The sin of moral relativism should not be underestimated.
About a year ago, I engrossed myself in a long debate between Michel Foucault and Noam Chomsky. Foucault argued that morality is shaped by culture: that context, collective social experience, history, leadership and so forth build moral values, which therefore differ from one country to the next. Chomsky, avowing his belief in natural human characteristics, claimed that there are universal virtues, as well as the opposite and everything in between. Despite the depth of their arguments, and the range of supporting examples that I will let the YouTube video explain, the underlying disagreement between them centred not on empirical evidence, but on two very different calls to order. Fundamentally, if you endorse the moral relativist's worldview, you accept that morality is a swinging pendulum with fuzzy edges and room to manoeuvre, whereas if you believe in universal and innate moral responsibilities you are in a much more fixed position.
As the intense debate demonstrated, yielding very few fruits but raising lots of interesting questions, the closest anyone can come to proving either theory correct is to live by its principles, in the same way that God lives for those who have faith, and dies for those who don't. The truth is beyond our reach, since no rational argument can either do away with the contradiction of the universalist's claim - if morality is innate and fixed, why does it take us humans to legislate on its behalf, and why is there such vast disagreement about the principles that should be pursued? - or deal with the major flaw of moral relativism, which is that refusing to be accountable for our own behaviour, by delegating moral responsibility to a 'higher power', is incompatible with the sovereignty of the individual.
Considering that the debate is a philosophical exercise, should it matter, and does it have real consequences? Yes (we all love false questions posed to set up a predictable answer, don't we?). As we make our decision about which worldview to adopt - yes, it is our decision - we should consider the effects of each, instead of which one seems closer to the truth. From my experience, moral relativism is a recipe for disaster, in so far as it enables people to justify heinous acts or view the world apathetically instead of campaigning for change. Of course, by making this claim I put myself in the Chomsky camp, but I have no shame in admitting this - we all have to pick a side and fight for it.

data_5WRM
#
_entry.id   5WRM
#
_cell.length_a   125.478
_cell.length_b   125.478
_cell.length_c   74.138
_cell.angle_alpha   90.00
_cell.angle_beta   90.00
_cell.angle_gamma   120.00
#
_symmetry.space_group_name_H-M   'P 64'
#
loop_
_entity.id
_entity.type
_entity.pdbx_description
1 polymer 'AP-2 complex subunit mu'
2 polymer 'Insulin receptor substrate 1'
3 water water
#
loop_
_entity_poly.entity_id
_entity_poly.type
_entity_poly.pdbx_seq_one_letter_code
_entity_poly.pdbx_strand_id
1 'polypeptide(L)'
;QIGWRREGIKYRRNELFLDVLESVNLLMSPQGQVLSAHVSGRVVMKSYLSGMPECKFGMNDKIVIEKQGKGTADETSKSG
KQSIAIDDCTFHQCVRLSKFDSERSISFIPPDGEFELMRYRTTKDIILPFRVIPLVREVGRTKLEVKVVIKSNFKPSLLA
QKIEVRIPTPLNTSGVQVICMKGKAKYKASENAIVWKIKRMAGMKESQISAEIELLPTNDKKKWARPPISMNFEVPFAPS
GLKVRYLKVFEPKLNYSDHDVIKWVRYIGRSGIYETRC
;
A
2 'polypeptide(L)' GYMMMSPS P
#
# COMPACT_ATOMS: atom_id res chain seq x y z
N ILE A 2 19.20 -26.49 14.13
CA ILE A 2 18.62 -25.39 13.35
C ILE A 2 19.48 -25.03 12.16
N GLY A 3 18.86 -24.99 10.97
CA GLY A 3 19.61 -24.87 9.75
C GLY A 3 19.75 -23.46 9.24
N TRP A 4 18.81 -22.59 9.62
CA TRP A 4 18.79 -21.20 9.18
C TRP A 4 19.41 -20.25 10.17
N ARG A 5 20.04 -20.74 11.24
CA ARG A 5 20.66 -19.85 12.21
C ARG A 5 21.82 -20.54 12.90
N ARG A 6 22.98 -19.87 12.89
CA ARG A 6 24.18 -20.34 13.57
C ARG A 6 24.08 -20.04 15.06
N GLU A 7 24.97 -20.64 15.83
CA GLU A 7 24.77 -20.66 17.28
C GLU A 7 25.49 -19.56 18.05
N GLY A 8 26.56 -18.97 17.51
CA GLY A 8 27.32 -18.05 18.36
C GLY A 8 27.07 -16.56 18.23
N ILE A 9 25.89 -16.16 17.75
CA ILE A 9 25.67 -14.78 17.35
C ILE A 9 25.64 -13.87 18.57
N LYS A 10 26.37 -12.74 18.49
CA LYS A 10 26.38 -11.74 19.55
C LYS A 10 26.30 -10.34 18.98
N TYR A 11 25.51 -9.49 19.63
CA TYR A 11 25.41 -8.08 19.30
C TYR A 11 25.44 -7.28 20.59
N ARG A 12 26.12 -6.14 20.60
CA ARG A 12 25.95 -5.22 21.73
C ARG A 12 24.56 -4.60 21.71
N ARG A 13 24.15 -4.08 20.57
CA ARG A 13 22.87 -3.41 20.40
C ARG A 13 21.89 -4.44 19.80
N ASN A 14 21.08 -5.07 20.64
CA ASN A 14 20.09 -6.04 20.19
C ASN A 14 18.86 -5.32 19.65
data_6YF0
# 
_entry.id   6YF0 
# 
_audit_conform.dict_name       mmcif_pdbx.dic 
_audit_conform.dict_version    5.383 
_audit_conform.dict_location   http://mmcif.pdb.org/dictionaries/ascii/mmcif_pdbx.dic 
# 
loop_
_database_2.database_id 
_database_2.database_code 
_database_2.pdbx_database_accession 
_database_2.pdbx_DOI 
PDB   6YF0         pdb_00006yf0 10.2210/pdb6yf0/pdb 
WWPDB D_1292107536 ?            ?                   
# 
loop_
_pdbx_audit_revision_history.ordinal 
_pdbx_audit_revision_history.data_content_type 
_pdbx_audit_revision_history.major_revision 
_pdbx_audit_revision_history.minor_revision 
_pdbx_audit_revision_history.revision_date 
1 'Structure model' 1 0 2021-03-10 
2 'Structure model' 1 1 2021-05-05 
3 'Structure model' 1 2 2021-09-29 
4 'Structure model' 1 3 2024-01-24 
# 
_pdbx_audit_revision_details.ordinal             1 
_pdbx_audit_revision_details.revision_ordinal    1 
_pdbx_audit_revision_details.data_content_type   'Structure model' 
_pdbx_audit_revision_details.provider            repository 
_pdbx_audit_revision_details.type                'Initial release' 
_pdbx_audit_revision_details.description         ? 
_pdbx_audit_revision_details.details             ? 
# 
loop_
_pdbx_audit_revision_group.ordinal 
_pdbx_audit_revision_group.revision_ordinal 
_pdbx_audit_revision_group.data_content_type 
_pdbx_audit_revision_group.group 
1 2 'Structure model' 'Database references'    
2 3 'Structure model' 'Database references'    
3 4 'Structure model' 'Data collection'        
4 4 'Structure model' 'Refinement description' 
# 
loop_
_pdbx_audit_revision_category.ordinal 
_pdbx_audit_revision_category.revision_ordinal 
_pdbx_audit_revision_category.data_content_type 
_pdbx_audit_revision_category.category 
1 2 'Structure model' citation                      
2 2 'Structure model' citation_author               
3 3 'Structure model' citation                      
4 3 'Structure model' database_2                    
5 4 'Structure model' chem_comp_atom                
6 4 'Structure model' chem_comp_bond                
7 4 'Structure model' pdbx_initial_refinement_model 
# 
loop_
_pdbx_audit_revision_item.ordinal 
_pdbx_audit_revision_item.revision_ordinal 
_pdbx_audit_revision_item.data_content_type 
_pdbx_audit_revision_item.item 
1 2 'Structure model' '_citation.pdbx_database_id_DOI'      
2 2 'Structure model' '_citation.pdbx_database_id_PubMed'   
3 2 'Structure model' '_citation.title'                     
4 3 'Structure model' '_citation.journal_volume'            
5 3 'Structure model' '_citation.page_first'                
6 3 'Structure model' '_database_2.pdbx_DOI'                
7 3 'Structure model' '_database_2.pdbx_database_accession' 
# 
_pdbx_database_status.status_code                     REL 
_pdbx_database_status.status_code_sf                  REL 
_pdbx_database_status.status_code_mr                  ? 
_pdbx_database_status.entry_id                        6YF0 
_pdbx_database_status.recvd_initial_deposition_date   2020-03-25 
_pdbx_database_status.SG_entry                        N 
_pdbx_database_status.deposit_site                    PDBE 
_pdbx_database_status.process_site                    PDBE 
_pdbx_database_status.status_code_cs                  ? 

Moral relativism can justify virtually anything. In the Philippines, President Rodrigo Dutertes has sanctioned the killing of drug dealers and drug users - some would say he demanded it. Many citizens heeded his calls for a mass exodus, resulting in abductions, home invasions and public executions that violate international law, such as the Universal Declaration of Human Rights. While the specific motives of individuals are impossible to know from such a distance, this form of 'vigilante justice' reveals that powerful leaders can subvert the 'natural' moral order, by discarding the illegality of certain acts to serve political ends and dressing up crimes against humanity as noble, patriotic acts of self-defence. The moral relativists accept this restructuring of morality since they see it as malleable and context dependent. Other people might accept it out of fear of what might happen to them if they disobey, resentment towards the targeted group, a violent disposition, or any other personal reason.
While the range of reasons that make a person capable of murder are vast, moral relativism serves as a convenient gateway to violence or other acts of cruelty. It might be the sole justification for carrying out state-sanctioned murder, or it might be one of several compelling factors, but either way it is an enabler: how many of us have imagined lashing out at someone we dislike, but decided not to because of our conscience? Because of an inherent sense of right versus wrong, that universalists live by, sudden outbursts of rage are prevented, dying at the fertile point of contemplation. Without a conscience - or with a conscience skewed by our culture - orders, desires or sudden impulses can be enough to do what anyone who clings to a belief in universal human rights, in particular the right to life, cannot fathom doing.
We owe it to ourselves to be autonomous, in our actions and our thoughts. Not selfish, as individualism often morphs into self-centred tendencies, but aware of the right to make our own decisions: even when the tide of dominant influences is pushing up against us, there is room to stop, reflect and honour the rights we would never want taken from us, by refusing to take them from someone else.
At a time when the world is eager to find justifications for separating children from their parents (USA), detaining refugees in shipping containers (Hungary), turning away asylum seekers who have travelled across the perilous Mediterranean sea (Italy), 'bombing democracy' into faraway countries (Libya), committing ethnic cleansing largely for economic purposes (Myanmar's gas pipeline in Rakhine State), detaining and torturing LGBT citizens (Chechnya), and holding Muslims in camps designed to destroy their faith (China) - *deep breath* - the need to uphold universal human rights, rather than be led astray by the normalisation of monstrosities, cannot be overlooked.